Research in Action: Uncovering the importance of human capital

Before he became a university professor and author, Dr. Kunle Akingbola had a successful career as a Human Resources (HR) professional. He was the HR manager for the Canadian Red Cross in Toronto while working on the second of his three Master’s degrees. As he grappled with choosing a thesis topic, his research advisor made a suggestion that would change the course of Akingbola’s work and his life.

At the time, the Red Cross had just taken over managing a homeless shelter over the winter for the City of Toronto, which was downsizing services to the non-profit sector. On top of their regular programs, Red Cross employees had to create and staff a completely new program that they would give up in six months time, only to bring back another six months after that.

Akingbola took his advisor’s advice and used the Red Cross case study as the basis for his Master’s thesis on non-profit HR management. That line of study eventually led to his Ph.D. dissertation, which examined the entire strategy of non-profit organizations across Canada and the impact of government funding and the environment.

Akingbola’s growing expertise led to part-time university teaching. He eventually left his HR career to become a full-time professor. Today he is Associate Professor of Human Resource Management and Organizational Behaviour in the Faculty of Business Administration at Lakehead University’s Orillia campus.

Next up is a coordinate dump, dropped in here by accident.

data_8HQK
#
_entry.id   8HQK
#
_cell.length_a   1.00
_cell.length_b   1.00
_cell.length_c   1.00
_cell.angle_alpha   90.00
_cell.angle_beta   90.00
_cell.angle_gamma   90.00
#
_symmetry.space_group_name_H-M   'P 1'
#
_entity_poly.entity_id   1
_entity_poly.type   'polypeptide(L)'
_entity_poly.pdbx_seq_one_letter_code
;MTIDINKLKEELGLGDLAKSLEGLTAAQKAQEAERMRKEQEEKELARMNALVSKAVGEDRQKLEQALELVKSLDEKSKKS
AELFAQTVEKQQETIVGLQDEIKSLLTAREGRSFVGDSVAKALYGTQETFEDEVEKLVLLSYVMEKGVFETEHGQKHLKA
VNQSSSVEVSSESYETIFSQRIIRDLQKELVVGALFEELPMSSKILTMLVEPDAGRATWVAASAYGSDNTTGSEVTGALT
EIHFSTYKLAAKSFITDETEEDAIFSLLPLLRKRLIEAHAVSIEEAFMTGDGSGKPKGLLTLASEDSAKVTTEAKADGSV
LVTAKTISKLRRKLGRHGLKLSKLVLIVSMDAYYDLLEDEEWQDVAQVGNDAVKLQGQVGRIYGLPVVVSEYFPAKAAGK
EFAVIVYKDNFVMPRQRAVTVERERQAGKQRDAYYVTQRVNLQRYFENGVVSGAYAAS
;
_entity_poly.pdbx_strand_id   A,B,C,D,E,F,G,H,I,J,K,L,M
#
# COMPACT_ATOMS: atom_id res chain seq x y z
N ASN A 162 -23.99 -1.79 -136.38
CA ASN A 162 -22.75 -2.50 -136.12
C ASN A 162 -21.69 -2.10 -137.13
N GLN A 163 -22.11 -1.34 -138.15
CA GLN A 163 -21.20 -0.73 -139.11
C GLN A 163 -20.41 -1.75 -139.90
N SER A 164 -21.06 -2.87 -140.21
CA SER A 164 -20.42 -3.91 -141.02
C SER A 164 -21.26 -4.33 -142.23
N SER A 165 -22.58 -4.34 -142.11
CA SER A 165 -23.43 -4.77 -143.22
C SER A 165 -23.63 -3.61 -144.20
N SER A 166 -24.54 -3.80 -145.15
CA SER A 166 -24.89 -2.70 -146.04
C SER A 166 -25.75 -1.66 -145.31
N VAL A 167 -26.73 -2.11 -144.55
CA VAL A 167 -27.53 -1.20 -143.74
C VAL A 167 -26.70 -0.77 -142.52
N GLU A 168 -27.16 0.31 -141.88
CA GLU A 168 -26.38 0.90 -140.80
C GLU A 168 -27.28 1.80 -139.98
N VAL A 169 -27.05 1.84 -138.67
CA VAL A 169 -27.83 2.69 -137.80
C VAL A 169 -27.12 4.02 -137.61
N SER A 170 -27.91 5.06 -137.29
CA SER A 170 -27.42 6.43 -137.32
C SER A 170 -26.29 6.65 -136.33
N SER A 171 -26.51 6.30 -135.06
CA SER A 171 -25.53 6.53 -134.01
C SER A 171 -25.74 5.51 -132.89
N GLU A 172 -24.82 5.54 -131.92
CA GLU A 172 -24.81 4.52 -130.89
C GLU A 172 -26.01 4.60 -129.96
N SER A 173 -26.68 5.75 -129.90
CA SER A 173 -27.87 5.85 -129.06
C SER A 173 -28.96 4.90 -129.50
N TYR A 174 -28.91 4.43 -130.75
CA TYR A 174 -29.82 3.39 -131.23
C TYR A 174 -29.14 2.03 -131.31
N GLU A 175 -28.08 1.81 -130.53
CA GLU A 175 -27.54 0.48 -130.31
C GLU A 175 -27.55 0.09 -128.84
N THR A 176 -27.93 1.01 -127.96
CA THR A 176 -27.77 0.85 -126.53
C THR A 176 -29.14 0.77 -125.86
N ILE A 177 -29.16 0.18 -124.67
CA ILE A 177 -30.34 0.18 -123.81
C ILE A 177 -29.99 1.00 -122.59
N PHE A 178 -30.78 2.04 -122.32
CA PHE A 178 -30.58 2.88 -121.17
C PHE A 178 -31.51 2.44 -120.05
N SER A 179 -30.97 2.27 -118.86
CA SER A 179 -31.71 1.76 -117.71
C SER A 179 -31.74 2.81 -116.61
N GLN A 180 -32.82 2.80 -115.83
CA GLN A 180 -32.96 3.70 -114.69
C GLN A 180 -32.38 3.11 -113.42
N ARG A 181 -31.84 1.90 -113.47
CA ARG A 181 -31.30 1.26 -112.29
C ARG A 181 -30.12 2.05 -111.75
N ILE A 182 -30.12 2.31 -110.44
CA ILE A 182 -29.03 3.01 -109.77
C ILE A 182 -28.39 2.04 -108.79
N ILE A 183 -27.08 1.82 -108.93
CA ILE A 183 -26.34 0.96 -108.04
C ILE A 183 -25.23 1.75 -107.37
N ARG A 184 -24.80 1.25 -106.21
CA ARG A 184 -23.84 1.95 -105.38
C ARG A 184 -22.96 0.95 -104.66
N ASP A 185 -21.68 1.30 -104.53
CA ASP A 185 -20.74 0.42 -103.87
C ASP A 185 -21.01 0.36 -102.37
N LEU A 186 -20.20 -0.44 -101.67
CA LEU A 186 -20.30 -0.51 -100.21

With numerous publications including books, chapters in edited books, and articles in leading journals, research continues to be a large part of Akingbola’s work, which looks at ways to optimize the effectiveness of non-profit organizations while increasing employee satisfaction and improving outcomes for the communities they serve. He encourages his students to get research experience by helping him do surveys and data sorting.

“Prior to my study, no one had ever looked at HR management in non-profit organizations, says Akingbola. “There had been research on volunteers, but not employees of non-profit organizations that make up a major part of the Canadian social sector and account for about nine per cent of Canada’s Gross Domestic Product (GDP).”

His vast personal experience in HR in non-profit and healthcare sectors combined with his extensive ground-breaking research give Akingbola rare insight and expertise into social purpose enterprises. He understands the fine line organizations are forced to walk to secure the funding that is essential to support their services. It’s especially frustrating in the face of what Akingbola calls “mission drift.”

“How do you manage people who joined your organization because they believe in your mission, but now you have to go in a different direction because that’s where the funding is dictating you go?” says Akingbola.

One thing he is certain of is the importance of the human component in non-profit activities.

“The nature of service is emotional and it is human based,” says Akingbola. “You can install an ATM on Jarvis Street in Toronto that gives out blankets and coffee to the homeless on a cold winter’s night. But it can’t dispense compassion. In that regard you can’t replace human capital.”

Dr. Kunle Akingbola is the lead author of the book "Change Management in Nonprofit Organizations: Theory and Practice" (Palgrave Macmillan, 2019) and the author of "Managing Human Resources for Nonprofits" (Routledge, 2015).

A male professor stands with his arms crossed in a hallway at Lakehead University